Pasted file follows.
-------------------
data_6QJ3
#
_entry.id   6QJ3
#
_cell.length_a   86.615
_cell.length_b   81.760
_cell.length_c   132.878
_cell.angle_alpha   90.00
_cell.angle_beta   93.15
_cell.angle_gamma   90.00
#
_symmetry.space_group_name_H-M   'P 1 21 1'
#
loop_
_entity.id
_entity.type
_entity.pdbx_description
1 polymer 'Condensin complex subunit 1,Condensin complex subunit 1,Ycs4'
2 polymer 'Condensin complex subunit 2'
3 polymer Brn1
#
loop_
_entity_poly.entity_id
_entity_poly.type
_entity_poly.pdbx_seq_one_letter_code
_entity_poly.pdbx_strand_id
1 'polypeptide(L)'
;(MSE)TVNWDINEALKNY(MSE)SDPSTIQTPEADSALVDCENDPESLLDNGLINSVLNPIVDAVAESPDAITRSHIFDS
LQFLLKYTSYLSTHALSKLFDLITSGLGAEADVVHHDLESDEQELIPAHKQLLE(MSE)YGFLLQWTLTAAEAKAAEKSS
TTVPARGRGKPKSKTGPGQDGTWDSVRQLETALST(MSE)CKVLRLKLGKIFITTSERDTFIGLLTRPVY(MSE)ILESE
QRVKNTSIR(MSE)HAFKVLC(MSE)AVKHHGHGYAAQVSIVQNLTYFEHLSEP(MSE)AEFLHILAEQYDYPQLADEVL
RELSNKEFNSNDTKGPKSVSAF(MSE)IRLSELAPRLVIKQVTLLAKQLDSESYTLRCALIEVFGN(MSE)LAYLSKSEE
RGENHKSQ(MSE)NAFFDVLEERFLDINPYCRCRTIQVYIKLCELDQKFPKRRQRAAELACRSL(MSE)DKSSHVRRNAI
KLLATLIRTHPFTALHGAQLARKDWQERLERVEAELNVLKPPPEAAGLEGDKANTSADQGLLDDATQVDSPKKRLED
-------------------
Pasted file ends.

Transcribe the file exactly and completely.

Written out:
data_6QJ3
#
_entry.id   6QJ3
#
_cell.length_a   86.615
_cell.length_b   81.760
_cell.length_c   132.878
_cell.angle_alpha   90.00
_cell.angle_beta   93.15
_cell.angle_gamma   90.00
#
_symmetry.space_group_name_H-M   'P 1 21 1'
#
loop_
_entity.id
_entity.type
_entity.pdbx_description
1 polymer 'Condensin complex subunit 1,Condensin complex subunit 1,Ycs4'
2 polymer 'Condensin complex subunit 2'
3 polymer Brn1
#
loop_
_entity_poly.entity_id
_entity_poly.type
_entity_poly.pdbx_seq_one_letter_code
_entity_poly.pdbx_strand_id
1 'polypeptide(L)'
;(MSE)TVNWDINEALKNY(MSE)SDPSTIQTPEADSALVDCENDPESLLDNGLINSVLNPIVDAVAESPDAITRSHIFDS
LQFLLKYTSYLSTHALSKLFDLITSGLGAEADVVHHDLESDEQELIPAHKQLLE(MSE)YGFLLQWTLTAAEAKAAEKSS
TTVPARGRGKPKSKTGPGQDGTWDSVRQLETALST(MSE)CKVLRLKLGKIFITTSERDTFIGLLTRPVY(MSE)ILESE
QRVKNTSIR(MSE)HAFKVLC(MSE)AVKHHGHGYAAQVSIVQNLTYFEHLSEP(MSE)AEFLHILAEQYDYPQLADEVL
RELSNKEFNSNDTKGPKSVSAF(MSE)IRLSELAPRLVIKQVTLLAKQLDSESYTLRCALIEVFGN(MSE)LAYLSKSEE
RGENHKSQ(MSE)NAFFDVLEERFLDINPYCRCRTIQVYIKLCELDQKFPKRRQRAAELACRSL(MSE)DKSSHVRRNAI
KLLATLIRTHPFTALHGAQLARKDWQERLERVEAELNVLKPPPEAAGLEGDKANTSADQGLLDDATQVDSPKKRLED